One of the signal achievements for the biotech industry in the Affordable Care Act was a provision granting 12 years of market exclusivity to biologics. The decade-plus period of protection against generic competition ensured that biologics would remain center stage in the R&D world, especially as Big Pharma tumbled over the patent cliff as it tried to rethink its megablockbuster-sized budgets for drug development.
Pfizer is partnering with the Massachusetts Institute of Technology (MIT) to see if they can find new processes that will cut costs and increase efficiency, the Boston Business Journal reports.
With the the coming entry of biosimilars in the U.S. and expansion of that market in Europe, biologic drugs are going to be in greater demand, as will the contract manufacturers who can supply the cell lines and special services needed to get them to market. Okalahoma-based Cytovance Biologics is joining a number of CMOs that are adding capacities to tap that growth.
Swiss drug ingredient and chemical maker Lonza has reorganized its drug ingredient and custom pharma manufacturing units and is closing a U.S. plant to reduce costs, but so far the move has resulted in lower sales in pharma.
Pall, which has been supplying drug manufacturers with filtration equipment for a long time, has decided to broaden its place in the biopharma manufacturing equipment industry, adding single-use bioreactors and supplies with a deal to buy a division of ATMI.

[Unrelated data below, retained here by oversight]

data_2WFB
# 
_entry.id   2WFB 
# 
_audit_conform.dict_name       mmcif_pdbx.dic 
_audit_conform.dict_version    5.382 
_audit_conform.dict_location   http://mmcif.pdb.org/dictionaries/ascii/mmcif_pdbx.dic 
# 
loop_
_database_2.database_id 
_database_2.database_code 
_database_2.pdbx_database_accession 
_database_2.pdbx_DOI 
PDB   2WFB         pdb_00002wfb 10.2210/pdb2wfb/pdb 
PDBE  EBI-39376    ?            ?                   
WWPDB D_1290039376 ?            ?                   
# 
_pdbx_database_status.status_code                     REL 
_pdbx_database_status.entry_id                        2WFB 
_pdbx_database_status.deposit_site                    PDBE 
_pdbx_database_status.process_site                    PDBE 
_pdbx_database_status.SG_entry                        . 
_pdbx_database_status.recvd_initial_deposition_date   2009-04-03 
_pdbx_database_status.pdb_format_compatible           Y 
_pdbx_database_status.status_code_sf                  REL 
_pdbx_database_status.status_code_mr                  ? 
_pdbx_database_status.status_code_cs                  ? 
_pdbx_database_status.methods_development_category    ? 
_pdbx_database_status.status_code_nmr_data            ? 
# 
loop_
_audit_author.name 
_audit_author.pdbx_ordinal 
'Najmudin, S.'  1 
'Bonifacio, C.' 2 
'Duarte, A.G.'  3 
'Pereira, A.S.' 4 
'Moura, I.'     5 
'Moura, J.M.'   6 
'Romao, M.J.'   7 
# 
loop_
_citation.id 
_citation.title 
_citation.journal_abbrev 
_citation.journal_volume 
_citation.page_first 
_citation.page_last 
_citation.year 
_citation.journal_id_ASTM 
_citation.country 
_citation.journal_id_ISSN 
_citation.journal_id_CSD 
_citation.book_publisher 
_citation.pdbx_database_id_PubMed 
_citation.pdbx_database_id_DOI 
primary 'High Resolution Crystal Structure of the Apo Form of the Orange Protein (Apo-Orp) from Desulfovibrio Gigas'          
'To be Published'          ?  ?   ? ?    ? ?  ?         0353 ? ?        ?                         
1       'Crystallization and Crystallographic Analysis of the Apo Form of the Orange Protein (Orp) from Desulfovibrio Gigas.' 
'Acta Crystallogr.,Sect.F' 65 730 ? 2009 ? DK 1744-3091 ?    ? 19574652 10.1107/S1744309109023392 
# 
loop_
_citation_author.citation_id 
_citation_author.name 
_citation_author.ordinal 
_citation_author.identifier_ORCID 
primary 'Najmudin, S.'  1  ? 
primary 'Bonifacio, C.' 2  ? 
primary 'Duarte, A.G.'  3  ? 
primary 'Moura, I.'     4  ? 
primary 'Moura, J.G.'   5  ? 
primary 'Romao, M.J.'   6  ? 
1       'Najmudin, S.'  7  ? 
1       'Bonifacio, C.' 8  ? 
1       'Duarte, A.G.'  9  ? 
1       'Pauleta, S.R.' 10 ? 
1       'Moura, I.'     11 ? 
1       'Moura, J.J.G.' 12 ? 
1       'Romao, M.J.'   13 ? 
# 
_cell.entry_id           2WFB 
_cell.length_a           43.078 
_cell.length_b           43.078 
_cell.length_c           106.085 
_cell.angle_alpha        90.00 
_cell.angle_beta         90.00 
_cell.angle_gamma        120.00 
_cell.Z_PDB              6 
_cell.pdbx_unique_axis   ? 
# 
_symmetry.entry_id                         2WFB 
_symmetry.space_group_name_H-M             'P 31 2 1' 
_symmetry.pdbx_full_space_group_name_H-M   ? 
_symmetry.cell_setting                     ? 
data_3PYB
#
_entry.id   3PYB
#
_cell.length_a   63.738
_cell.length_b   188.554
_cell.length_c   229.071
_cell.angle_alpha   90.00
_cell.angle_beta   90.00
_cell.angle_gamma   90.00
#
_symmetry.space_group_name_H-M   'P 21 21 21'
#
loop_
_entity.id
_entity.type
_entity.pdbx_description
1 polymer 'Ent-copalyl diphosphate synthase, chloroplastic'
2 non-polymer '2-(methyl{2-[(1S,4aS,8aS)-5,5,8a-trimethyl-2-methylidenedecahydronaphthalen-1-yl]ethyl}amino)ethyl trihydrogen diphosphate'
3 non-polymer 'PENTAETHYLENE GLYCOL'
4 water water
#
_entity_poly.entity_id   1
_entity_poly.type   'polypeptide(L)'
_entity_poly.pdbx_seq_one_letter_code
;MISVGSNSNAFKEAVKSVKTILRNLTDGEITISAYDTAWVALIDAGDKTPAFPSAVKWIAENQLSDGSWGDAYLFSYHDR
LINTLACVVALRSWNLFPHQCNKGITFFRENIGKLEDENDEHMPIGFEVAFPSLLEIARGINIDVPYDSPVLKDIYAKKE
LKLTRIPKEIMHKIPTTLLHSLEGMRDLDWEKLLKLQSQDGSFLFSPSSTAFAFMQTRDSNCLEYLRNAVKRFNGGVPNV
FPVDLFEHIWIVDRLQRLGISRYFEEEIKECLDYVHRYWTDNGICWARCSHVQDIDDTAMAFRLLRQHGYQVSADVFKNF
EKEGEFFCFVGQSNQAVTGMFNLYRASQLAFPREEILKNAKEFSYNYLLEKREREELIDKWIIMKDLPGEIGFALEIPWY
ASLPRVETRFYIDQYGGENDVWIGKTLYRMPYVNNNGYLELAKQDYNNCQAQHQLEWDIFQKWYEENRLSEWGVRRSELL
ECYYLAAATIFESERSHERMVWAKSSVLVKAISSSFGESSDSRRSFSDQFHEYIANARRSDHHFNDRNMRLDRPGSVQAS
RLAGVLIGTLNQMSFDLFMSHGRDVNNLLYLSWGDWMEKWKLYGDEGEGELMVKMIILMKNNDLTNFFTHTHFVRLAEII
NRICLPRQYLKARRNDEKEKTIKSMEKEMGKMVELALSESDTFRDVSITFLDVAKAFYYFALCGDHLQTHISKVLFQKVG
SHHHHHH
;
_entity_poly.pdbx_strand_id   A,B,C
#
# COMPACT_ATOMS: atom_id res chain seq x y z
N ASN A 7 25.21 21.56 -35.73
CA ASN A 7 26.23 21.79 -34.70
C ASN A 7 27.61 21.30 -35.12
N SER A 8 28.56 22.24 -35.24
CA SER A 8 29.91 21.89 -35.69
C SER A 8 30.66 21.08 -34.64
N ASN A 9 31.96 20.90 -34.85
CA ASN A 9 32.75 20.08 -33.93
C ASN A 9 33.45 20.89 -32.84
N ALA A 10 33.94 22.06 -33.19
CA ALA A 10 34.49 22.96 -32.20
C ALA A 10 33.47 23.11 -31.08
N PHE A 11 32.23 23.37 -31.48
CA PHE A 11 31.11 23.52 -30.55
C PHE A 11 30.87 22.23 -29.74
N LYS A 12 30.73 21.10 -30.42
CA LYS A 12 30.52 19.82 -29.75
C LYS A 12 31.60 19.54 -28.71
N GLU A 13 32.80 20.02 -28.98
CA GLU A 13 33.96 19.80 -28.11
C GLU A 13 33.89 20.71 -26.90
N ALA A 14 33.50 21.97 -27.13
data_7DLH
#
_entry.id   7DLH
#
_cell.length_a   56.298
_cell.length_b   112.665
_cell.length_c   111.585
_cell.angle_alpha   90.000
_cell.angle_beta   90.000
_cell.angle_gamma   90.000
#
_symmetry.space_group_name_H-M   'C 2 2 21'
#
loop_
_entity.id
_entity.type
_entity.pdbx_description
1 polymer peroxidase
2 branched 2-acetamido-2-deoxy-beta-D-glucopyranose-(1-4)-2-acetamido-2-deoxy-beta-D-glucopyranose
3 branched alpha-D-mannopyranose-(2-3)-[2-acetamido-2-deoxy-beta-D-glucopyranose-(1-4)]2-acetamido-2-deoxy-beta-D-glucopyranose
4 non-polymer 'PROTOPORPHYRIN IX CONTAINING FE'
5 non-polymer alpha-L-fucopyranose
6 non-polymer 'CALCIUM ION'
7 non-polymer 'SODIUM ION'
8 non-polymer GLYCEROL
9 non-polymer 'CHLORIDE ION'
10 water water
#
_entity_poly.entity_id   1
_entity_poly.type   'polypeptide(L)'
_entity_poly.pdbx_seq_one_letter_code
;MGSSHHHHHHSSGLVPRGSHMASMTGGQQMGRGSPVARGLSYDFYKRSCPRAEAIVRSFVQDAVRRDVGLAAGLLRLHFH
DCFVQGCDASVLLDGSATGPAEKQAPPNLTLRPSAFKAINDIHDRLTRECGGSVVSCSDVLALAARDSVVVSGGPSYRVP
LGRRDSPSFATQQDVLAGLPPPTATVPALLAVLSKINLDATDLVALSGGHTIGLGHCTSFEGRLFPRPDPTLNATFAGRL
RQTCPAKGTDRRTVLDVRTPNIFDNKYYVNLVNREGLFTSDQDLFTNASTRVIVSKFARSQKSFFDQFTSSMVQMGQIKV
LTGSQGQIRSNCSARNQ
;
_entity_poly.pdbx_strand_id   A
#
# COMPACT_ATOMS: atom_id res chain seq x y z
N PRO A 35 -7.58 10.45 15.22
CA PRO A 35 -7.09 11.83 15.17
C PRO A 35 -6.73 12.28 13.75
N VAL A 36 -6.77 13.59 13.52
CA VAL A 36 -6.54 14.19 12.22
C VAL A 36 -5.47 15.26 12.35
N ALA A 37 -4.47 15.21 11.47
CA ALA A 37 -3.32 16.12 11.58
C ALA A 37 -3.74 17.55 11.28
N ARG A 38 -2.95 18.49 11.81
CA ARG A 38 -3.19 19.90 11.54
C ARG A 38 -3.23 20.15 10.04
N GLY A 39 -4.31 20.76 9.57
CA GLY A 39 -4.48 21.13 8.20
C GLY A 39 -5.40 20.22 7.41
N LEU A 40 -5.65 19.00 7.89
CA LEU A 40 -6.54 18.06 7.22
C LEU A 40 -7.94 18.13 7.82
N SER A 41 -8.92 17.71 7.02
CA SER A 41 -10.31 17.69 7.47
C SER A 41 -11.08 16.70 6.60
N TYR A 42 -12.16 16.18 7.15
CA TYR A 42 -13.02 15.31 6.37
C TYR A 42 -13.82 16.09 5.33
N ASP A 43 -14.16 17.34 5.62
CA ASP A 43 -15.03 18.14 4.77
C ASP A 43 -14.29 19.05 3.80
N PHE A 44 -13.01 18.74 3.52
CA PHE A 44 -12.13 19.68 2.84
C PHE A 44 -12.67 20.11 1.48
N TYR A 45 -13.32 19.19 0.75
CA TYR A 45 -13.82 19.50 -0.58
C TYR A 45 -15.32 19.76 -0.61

GE Healthcare is tapping further into the global buildup in biologics manufacturing capacity with a $1 billion deal that gives it three businesses that Thermo Fisher Scientific has decided to unload, including its HyClone cell culture media and sera operation.
Biosimilars are expected to become a significant piece of the generics business worldwide, and Alvogen is spending $250 million to build a facility in Iceland to develop and manufacture biosimilars.
As of last year, biotech products accounted for 71% of the revenue generated by the top 10 pharmaceutical-biotech products, according to a new report from the Tufts Center for the Study of Drug Development.
Daniel Galbraith By Daniel Galbraith 2013 was a landmark year for the development of biosimilars. With the global acceptance of biosimilars--also called "follow-on biologics" or...
When Roche bought Genentech in 2009, it swelled its biologics production footprint, but it was unsure whether biosimilar completion would leave it with excess capacity. The doubt prompted Roche to shutter a Genentech cell culture facility before it ever produced a drug, a decision it is now overturning.